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I write about : Teen Issues | Teen Mental Health | Teen Love and Relationships. Writing is integral to me; however I don’t consider myself a writer. I'm still starting out in this writing life, and it’s been a fun ride so far! I write mostly because it helps me to process my thinking - sometimes I'm willing to let others read what I write - sometimes...like now.
Teen Depression: Separating Myths from Facts
23 July 2021
India leads the world in teenage depression. As per studies, one in four teenagers in India tends to suffer from depression. And yet, parents choose to pretend that this does not happen in their own family. It only happens in other places and to other people’s children.
This is because the illness is shrouded within multiple layers of misconceptions. One of the biggest hurdles for anyone suffering from mental illness is overcoming the stigma of having a psychological problem and asking for help. It is the number one reason why a number of teenagers who are in a hard place do not seek assistance from a healthcare expert.
Let’s untangle facts from speculations and assumptions. Believing in myths about depression can be outrightly dangerous, so it is important to change the way we perceive and understand this condition.
MYTH: It's just a passing phase.
FACT: First things first. Depression among teenagers isn't just a phase. It's a real condition. Teens might experience a variety of emotional challenges that they are unprepared to address. Depression may or may not start after something bad happens. Sometimes it may happen for no clear reason. For teens, a stressful home environment or neighborhood, or a romantic disappointment can spiral into depression. Low self-esteem, poor body images, peer pressure, academic expectations, hormonal changes that affect mood and physical disease are all possible causes of teen depression.
MYTH: It's not a real illness.
FACT: Wrong. Depression is a real medical condition in which your brain chemistry, function, and structure are negatively affected by environmental or biological factors. Depression is more than a passing sense of sadness; it is a mental illness. Myths state that depression is just a terrible case of the blues and that it isn't a true illness. Depression is a mental illness that affects a person's thoughts, feelings, and behaviors. Make an appointment with your doctor if you feel you're suffering from it.
MYTH: You can simply 'snap out' of depression.
FACT: While you can’t immediately snap out of depression, in actuality, it is a complex emotional state that encompasses not only sorrow but also physiological changes such as hunger and sleep disorders, as well as changes in a person's self-concept — how they see themselves. When someone is experiencing a depressive episode, they are frequently unable to see themselves positively or control their bodies.
MYTH: Everyone is affected by depression in the same manner.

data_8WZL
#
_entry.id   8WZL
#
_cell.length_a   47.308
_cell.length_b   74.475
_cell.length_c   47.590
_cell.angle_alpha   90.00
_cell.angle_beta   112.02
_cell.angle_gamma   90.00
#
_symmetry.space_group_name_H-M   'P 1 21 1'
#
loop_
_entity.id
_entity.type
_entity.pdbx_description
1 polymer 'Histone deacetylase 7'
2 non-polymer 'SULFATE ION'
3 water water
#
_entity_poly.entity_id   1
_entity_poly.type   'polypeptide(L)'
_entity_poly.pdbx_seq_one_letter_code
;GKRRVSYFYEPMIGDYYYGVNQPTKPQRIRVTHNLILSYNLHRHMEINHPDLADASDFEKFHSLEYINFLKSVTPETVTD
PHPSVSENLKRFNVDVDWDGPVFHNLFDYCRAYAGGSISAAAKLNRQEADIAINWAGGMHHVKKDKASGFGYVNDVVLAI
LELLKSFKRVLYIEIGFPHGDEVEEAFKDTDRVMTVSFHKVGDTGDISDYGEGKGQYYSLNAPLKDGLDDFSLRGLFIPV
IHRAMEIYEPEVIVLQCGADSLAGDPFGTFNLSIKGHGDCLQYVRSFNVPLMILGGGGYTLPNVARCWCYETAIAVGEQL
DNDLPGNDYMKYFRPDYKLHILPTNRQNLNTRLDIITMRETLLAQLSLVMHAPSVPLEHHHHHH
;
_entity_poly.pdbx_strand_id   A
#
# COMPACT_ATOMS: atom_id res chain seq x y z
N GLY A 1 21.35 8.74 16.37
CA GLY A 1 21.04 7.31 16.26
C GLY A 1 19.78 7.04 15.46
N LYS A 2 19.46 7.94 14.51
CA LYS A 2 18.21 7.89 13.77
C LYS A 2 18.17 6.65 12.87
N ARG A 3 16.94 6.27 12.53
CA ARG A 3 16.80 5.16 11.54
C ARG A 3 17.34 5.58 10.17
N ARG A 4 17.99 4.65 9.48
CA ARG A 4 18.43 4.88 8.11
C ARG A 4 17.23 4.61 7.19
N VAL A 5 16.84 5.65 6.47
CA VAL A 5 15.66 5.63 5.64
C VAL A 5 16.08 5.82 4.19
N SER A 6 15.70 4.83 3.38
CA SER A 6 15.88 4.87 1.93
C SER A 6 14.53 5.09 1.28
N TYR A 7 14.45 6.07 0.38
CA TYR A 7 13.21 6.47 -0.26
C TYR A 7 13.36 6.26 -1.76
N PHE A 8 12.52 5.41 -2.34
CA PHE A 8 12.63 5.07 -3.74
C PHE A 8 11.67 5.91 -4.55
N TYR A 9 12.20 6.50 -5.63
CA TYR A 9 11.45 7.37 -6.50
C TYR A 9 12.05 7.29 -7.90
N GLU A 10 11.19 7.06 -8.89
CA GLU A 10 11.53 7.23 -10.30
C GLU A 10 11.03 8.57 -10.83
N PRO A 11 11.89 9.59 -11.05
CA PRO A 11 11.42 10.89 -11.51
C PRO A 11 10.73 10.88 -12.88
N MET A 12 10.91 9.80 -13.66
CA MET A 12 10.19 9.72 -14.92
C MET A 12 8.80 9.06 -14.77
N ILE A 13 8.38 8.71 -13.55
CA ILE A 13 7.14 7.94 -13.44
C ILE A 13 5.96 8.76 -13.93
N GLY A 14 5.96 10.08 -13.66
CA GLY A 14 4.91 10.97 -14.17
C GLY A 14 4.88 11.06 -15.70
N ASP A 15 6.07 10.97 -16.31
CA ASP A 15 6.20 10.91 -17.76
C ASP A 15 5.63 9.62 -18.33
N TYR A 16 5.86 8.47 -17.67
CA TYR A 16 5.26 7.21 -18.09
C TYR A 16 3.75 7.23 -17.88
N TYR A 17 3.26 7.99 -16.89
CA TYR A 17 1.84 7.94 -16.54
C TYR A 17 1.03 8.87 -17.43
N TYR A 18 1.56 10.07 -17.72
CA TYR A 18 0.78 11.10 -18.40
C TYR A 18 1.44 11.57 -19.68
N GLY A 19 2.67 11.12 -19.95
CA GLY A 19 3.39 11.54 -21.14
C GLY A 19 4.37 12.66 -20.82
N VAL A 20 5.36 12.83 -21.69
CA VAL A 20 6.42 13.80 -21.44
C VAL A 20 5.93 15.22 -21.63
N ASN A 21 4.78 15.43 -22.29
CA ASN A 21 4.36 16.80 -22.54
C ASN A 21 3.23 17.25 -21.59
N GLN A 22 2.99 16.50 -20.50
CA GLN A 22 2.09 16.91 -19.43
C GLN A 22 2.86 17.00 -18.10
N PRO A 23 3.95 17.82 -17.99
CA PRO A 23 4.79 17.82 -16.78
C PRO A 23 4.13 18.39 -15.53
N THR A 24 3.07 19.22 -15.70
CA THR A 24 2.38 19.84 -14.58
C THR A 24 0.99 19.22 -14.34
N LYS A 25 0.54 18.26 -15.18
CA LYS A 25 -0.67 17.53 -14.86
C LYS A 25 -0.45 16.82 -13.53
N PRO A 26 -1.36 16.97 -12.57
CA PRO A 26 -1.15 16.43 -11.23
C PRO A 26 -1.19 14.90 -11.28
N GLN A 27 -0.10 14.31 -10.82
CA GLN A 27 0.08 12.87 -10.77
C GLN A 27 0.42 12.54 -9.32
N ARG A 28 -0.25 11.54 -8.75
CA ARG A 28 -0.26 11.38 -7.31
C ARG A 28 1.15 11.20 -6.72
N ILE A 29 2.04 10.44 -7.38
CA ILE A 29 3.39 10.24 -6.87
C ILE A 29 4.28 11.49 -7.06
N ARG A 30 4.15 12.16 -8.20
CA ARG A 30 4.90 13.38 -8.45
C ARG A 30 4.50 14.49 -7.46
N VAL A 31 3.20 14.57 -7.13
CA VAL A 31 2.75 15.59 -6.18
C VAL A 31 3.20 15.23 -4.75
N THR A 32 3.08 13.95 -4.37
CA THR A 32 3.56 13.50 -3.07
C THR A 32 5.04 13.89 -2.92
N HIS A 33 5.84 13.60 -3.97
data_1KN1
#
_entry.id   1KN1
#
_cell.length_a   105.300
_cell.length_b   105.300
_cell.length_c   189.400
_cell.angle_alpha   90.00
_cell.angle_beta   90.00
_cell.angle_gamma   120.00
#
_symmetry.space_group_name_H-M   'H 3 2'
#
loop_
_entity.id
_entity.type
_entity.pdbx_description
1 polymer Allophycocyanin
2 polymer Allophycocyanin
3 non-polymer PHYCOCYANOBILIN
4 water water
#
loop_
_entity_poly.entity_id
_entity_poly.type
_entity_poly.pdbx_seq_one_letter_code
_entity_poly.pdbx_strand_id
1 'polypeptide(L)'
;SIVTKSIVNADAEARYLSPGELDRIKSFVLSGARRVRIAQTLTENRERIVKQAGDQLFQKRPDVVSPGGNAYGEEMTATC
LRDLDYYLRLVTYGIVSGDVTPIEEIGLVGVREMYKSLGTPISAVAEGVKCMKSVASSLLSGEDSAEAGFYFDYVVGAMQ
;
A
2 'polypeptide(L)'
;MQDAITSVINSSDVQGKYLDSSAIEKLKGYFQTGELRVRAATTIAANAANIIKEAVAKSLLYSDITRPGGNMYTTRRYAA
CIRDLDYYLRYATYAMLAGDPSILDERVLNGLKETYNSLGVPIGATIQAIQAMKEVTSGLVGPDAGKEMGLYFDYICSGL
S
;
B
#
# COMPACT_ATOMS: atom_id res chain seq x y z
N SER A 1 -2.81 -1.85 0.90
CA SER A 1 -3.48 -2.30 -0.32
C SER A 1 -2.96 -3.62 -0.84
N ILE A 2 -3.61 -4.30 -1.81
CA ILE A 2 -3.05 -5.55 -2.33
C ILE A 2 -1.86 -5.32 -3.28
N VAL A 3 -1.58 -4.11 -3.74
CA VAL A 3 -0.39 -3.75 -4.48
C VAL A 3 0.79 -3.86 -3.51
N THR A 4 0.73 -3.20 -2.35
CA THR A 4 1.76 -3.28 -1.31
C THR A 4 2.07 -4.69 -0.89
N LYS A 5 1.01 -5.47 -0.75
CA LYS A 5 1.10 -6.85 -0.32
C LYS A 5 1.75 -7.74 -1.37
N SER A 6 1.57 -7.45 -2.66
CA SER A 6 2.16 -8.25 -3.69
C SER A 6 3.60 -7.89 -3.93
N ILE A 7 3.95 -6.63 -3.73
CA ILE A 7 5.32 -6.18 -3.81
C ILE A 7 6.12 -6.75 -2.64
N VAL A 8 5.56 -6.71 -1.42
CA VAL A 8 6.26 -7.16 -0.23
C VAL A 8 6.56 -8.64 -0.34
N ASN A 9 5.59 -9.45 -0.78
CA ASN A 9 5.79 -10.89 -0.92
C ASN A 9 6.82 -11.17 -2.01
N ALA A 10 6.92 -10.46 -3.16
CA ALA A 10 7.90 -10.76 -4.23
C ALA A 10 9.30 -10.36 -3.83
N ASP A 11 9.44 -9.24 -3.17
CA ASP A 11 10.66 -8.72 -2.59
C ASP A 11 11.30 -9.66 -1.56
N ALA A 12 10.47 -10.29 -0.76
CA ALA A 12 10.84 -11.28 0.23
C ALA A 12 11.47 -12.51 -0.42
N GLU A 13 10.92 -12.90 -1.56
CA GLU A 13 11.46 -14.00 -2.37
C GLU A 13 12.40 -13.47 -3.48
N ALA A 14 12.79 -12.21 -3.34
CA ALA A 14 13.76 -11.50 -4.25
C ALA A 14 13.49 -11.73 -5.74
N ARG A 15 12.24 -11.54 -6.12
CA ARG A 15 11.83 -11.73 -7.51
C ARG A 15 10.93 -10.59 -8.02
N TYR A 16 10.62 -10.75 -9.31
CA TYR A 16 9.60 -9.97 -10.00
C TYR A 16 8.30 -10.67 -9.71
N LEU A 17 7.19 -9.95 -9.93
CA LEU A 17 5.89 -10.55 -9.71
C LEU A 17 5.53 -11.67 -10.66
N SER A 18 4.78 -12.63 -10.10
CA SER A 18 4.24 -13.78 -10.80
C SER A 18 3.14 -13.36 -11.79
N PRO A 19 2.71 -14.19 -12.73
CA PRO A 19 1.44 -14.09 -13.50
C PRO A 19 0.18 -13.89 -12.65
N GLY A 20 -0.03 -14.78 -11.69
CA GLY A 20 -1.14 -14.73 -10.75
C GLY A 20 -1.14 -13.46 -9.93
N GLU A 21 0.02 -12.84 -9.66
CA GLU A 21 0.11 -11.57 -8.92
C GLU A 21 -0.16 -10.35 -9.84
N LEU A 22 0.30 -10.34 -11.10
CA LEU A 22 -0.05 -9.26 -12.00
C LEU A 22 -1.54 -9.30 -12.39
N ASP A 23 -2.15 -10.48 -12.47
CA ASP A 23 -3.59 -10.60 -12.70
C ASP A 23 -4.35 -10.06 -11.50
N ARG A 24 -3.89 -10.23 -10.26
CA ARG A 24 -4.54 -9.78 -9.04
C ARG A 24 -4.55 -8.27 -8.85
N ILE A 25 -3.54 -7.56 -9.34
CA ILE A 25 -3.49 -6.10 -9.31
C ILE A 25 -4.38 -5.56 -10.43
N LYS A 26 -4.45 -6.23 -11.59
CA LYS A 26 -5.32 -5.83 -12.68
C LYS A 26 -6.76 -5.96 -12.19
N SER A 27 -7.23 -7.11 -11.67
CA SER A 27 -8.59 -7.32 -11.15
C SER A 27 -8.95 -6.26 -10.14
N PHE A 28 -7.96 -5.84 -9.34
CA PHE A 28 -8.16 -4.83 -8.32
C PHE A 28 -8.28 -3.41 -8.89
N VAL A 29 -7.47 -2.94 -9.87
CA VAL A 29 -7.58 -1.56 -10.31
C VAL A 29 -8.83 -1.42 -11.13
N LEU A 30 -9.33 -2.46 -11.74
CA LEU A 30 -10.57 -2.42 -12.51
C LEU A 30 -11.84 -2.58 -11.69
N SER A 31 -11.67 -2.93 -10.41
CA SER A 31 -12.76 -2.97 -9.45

FACT: Depression is not a one-size-fits-all condition. Depending on criteria such as age, gender, and living condition, it can induce a variety of symptoms in people. Depression comes in many forms, and people react to it in different ways. For many people, depression is a constant condition that can interfere with daily activities and go on to affect a person for weeks or months. For most teenagers, depression can develop during life circumstances, leading to suicidal thoughts and behavior.
MYTH: Sadness and depression are one and the same emotion.
FACT: Depression is a serious medical condition. It is still confused with ordinary sadness and moodiness. Feelings of sadness tend to resolve on their own, especially with the passage of time and the support of family and friends. However, depression does not go away on its own. People who are sad only feel overwhelmingly unmotivated; however, people who are depressed also feel worried, empty, and hopeless, among other emotions.
MYTH: Talking about depression makes it worse.
FACT: It's a common misconception that talking about depression keeps you focused on awful life experiences and reinforces negative thoughts. Many teenagers say they are reluctant to tell their parents for fear of upsetting them. For them though, being alone with their ideas is far more detrimental than talking about them. Communication with a trusted friend, parent, or professional counselor is important for teens and young adults. Support for the young person and his or her family is critical. Does talking about depression make it worse? The answer is No.
Wrapping It Up
Remember, depression is not a weakness that can be conquered via sheer willpower and determination. If left untreated, it may cause major repercussions and get worse or lead to other problems. If you are a teen and you feel you may be depressed — or you have a friend who may be suffering from the condition — don't wait to reach out for help and support.
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